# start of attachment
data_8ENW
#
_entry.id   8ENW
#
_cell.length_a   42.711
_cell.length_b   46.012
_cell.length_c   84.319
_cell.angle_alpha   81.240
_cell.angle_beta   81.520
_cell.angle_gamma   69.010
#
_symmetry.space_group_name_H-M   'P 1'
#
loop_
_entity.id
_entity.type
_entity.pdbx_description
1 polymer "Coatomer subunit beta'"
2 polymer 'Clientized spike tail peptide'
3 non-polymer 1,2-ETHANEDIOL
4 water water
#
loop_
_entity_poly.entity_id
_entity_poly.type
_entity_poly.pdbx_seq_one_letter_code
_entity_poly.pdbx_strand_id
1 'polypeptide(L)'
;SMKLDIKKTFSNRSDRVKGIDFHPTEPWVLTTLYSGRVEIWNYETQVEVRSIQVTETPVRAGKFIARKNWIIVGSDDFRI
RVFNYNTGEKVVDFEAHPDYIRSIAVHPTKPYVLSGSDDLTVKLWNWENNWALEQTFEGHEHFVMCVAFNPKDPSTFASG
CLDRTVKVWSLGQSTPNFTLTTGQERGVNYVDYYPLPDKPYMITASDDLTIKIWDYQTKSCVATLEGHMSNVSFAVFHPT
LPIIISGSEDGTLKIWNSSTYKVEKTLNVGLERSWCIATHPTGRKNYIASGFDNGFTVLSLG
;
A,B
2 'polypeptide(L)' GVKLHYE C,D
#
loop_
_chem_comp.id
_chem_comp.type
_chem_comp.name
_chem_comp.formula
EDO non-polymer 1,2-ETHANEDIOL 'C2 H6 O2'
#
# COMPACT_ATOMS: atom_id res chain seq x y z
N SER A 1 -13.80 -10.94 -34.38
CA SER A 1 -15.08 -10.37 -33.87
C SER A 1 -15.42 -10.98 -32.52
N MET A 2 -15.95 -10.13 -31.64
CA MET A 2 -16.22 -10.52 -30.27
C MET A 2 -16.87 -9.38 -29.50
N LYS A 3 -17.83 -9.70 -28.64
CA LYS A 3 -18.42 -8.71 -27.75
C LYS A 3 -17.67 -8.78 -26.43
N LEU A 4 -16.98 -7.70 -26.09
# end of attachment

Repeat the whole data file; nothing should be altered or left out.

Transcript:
data_8ENW
#
_entry.id   8ENW
#
_cell.length_a   42.711
_cell.length_b   46.012
_cell.length_c   84.319
_cell.angle_alpha   81.240
_cell.angle_beta   81.520
_cell.angle_gamma   69.010
#
_symmetry.space_group_name_H-M   'P 1'
#
loop_
_entity.id
_entity.type
_entity.pdbx_description
1 polymer "Coatomer subunit beta'"
2 polymer 'Clientized spike tail peptide'
3 non-polymer 1,2-ETHANEDIOL
4 water water
#
loop_
_entity_poly.entity_id
_entity_poly.type
_entity_poly.pdbx_seq_one_letter_code
_entity_poly.pdbx_strand_id
1 'polypeptide(L)'
;SMKLDIKKTFSNRSDRVKGIDFHPTEPWVLTTLYSGRVEIWNYETQVEVRSIQVTETPVRAGKFIARKNWIIVGSDDFRI
RVFNYNTGEKVVDFEAHPDYIRSIAVHPTKPYVLSGSDDLTVKLWNWENNWALEQTFEGHEHFVMCVAFNPKDPSTFASG
CLDRTVKVWSLGQSTPNFTLTTGQERGVNYVDYYPLPDKPYMITASDDLTIKIWDYQTKSCVATLEGHMSNVSFAVFHPT
LPIIISGSEDGTLKIWNSSTYKVEKTLNVGLERSWCIATHPTGRKNYIASGFDNGFTVLSLG
;
A,B
2 'polypeptide(L)' GVKLHYE C,D
#
loop_
_chem_comp.id
_chem_comp.type
_chem_comp.name
_chem_comp.formula
EDO non-polymer 1,2-ETHANEDIOL 'C2 H6 O2'
#
# COMPACT_ATOMS: atom_id res chain seq x y z
N SER A 1 -13.80 -10.94 -34.38
CA SER A 1 -15.08 -10.37 -33.87
C SER A 1 -15.42 -10.98 -32.52
N MET A 2 -15.95 -10.13 -31.64
CA MET A 2 -16.22 -10.52 -30.27
C MET A 2 -16.87 -9.38 -29.50
N LYS A 3 -17.83 -9.70 -28.64
CA LYS A 3 -18.42 -8.71 -27.75
C LYS A 3 -17.67 -8.78 -26.43
N LEU A 4 -16.98 -7.70 -26.09